The Workers Compensation Claim Process- From Start To Finish

Date: January 11, 2007

If you are injured while working in Pennsylvania, you will be faced with many questions. How do I report my injury? When must the injury be reported? How long do I have to file a claim? How do I file a claim? The procedural rules are daunting and entire process can be very intimidating.

I have set forth a brief overview as to the procedures that are followed in a workers’ compensation case from the reporting of a work injury, through the litigation of the claim, and the filing of any appeals.
Employers in Pennsylvania are required by law to post a pre-printed “Notice of Injury” form in a conspicuous location within the workplace regarding the reporting of work injuries. This form specifically states: “Remember: It is important to tell your employer about your injury”. This posted form also should inform employees as to the name, address and telephone number of the employer’s workers’ compensation insurance carrier or internal workers’ compensation contact person.

An injured worker in Pennsylvania is referred to as a “claimant”. A claimant has 120 days from the date of injury to report the injury to the employer. Compensation may be disallowed if the injury is not reported:(1) within 120 days from date of injury or (2) within 120 days from the date when the claimant has knowledge of a work-related disease.

Employers are required to immediately report all employee injuries to their insurer or, if self-insured, to report them to the person responsible for management of the employer’s workers’ compensation program. If an injury results in the death of the claimant, the employer is also required to file with the Workers’ Compensation Bureau a report of injury within 48 hours of the injury. If the injury does not result in death but does result in the claimant being disabled for more than one day, the employer must report the injury to the Bureau after seven days and within 15 days after the date of injury.

Within 21 days from the date the claimant provides notification of an injury, the employer/insurance carrier shall either: (1) accept liability for the injury and issues a Notice of Compensation Payable or a Notice of Temporary Compensation Payable or (2) deny liability and issue a Notice of Workers’ Compensation Denial to the employee.

If the employer/insurance carrier denies liability, the claimant has three years from the date of injury to file a Claim Petition. A Claim Petition is a formal filing with the Bureau requesting acknowledgment of a work-related injury and the payment of benefits.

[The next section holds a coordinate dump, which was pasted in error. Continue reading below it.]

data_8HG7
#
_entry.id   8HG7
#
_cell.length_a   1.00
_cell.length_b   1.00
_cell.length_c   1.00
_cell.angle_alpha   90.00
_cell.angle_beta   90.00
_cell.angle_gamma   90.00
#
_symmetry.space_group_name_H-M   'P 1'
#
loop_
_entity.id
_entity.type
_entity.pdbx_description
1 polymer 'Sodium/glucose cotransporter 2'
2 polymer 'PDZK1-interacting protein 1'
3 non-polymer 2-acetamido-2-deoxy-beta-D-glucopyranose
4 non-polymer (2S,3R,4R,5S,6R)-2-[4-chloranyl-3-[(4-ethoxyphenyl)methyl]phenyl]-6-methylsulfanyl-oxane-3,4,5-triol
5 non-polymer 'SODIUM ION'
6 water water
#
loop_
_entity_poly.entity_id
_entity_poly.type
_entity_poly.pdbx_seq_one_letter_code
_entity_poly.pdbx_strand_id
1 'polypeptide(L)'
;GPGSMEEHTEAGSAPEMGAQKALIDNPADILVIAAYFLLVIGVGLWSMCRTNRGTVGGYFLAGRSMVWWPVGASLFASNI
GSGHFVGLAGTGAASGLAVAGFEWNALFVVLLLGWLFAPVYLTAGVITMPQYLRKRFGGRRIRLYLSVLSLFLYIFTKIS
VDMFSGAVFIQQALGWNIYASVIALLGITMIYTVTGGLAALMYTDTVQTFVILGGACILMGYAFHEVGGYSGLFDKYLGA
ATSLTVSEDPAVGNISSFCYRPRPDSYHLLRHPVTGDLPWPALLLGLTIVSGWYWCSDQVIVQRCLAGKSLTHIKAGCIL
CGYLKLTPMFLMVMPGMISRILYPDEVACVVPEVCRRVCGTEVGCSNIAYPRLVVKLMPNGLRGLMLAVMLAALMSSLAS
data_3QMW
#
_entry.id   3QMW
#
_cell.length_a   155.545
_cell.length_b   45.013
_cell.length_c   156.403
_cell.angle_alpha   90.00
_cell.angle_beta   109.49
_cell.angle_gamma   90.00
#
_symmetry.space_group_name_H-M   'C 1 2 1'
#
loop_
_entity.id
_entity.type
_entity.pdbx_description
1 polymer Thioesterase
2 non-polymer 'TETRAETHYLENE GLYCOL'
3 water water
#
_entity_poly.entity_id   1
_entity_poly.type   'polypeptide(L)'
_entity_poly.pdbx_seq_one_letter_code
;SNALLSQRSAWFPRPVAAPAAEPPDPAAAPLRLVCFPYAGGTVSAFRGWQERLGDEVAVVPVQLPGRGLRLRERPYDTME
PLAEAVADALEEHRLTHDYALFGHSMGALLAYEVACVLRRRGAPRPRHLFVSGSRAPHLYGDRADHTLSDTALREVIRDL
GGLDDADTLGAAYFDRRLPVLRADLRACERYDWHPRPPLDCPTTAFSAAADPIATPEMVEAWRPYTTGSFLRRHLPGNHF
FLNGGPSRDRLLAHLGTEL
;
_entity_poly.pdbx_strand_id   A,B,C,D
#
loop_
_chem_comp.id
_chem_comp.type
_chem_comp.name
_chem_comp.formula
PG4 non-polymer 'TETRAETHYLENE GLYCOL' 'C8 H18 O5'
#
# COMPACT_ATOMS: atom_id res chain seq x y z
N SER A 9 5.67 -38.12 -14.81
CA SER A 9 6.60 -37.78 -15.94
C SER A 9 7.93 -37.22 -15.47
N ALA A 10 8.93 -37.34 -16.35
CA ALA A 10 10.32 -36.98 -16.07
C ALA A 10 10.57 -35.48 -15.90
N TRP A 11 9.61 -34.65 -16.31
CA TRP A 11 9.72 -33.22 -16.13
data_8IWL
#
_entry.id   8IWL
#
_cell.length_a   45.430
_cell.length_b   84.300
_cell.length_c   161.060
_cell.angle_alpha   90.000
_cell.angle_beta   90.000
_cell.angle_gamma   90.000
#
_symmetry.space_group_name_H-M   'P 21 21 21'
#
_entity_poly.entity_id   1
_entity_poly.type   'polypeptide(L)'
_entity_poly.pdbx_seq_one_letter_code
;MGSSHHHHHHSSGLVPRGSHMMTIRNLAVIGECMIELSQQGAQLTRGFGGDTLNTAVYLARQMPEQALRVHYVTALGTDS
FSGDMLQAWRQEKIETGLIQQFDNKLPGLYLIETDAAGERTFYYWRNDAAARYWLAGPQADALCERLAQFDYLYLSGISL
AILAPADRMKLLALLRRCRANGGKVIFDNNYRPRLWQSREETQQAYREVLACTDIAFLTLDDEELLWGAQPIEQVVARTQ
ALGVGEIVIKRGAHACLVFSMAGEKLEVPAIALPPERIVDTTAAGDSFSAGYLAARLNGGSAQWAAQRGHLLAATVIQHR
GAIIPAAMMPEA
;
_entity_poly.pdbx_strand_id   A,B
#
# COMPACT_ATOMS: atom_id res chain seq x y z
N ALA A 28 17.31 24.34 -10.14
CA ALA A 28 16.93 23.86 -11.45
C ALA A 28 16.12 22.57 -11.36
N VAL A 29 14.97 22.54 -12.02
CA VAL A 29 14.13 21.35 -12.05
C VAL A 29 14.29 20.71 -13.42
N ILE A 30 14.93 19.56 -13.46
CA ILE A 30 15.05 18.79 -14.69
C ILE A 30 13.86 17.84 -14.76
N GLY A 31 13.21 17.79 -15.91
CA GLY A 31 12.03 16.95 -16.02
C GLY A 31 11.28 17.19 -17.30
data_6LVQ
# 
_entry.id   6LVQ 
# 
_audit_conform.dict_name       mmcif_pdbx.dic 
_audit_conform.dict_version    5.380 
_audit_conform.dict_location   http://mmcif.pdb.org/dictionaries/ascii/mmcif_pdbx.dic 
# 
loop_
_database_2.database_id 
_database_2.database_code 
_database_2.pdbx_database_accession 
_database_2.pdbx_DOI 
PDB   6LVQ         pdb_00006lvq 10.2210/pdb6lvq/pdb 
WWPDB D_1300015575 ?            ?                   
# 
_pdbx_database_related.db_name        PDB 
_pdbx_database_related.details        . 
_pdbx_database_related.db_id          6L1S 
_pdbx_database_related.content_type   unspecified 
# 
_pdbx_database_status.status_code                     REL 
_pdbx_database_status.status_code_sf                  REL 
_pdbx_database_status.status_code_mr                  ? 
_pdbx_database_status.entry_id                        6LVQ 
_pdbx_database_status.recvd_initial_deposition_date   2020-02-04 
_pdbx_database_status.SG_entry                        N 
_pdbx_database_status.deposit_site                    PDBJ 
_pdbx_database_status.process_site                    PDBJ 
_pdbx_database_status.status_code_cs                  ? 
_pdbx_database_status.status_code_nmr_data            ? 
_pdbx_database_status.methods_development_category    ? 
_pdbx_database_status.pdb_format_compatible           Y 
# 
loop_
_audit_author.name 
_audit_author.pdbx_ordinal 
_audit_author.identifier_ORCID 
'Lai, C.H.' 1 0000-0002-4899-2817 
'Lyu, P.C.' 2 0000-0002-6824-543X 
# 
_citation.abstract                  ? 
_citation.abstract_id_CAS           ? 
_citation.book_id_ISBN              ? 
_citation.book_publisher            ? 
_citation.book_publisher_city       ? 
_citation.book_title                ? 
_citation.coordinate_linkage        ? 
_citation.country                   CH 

After the Claim Petition is filed, the case is assigned to a Workers’ Compensation Judge (WCJ) by the Bureau. Assignments are generally made to a WCJ who hears cases in the county where the claimant lives.
Once the case is assigned, all parties involved in the case will receive written notice of the date, time and place of a hearing.

The WCJ will hear evidence presented by both the defendant (employer/insurer) and claimant at one or more hearings. Generally, both parties will also present deposition testimony of medical witnesses. Claimant will typically present medical testimony from a physician or medical specialist who has evaluated and treated the claimant. The defendant is entitled to have the claimant examined by a physician of their own choosing.
Most recently, the Pennsylvania Workers’ Compensation Act was amended to require mandatory mediation in all newly filed workers’ compensation cases. These mediations are to be held before a WCJ.

After a claim petion is litigated, the WCJ will close the evidentiary record. The parties will submit written briefs or other legal memoranda setting forth their respective positions. The WCJ will then issue a formal written decision.

Once the WCJ issues a decision, either party has 20 days from the date the decision is circulated to file an appeal with the Workers’ Compensation Appeal Board (WCAB). The WCAB will conduct an appeal hearing at which time the parties will present oral argument and submit written briefs. The WCAB will then issue a written decision. Either party has 30 days from the date of circulation of the WCAB’s decision to file an appeal with the Commonwealth Court. The Commonwealth Court will conduct oral argument, receive written briefs from the parties, and then issue a written decision. Either party has 30 days from the date of circulation of the Commonwealth Court’s decision to file a Petition for Allowance of an Appeal with the Pennsylvania Supreme Court.

If you are injured while at work, contact me and I’ll be happy to assist you in securing benefits. I can be reached via telephone (570) 347-1011 or via email at tcummings@dlplaw.com

Thomas P. Cummings, Esq.

Joe Price
Attorney Joe Price is a seasoned Trial Lawyer serving Northeast, Central and Southeast Pennsylvania for the past forty (40) years. He has handled serious personal injury cases in courts throughout the Federal system including New Jersey and New York. Attorney Price is A.V. Rated by Martindale Hubble. He is Board Certified in Civil Practice by the National Board of Trial Advocacy since 1996.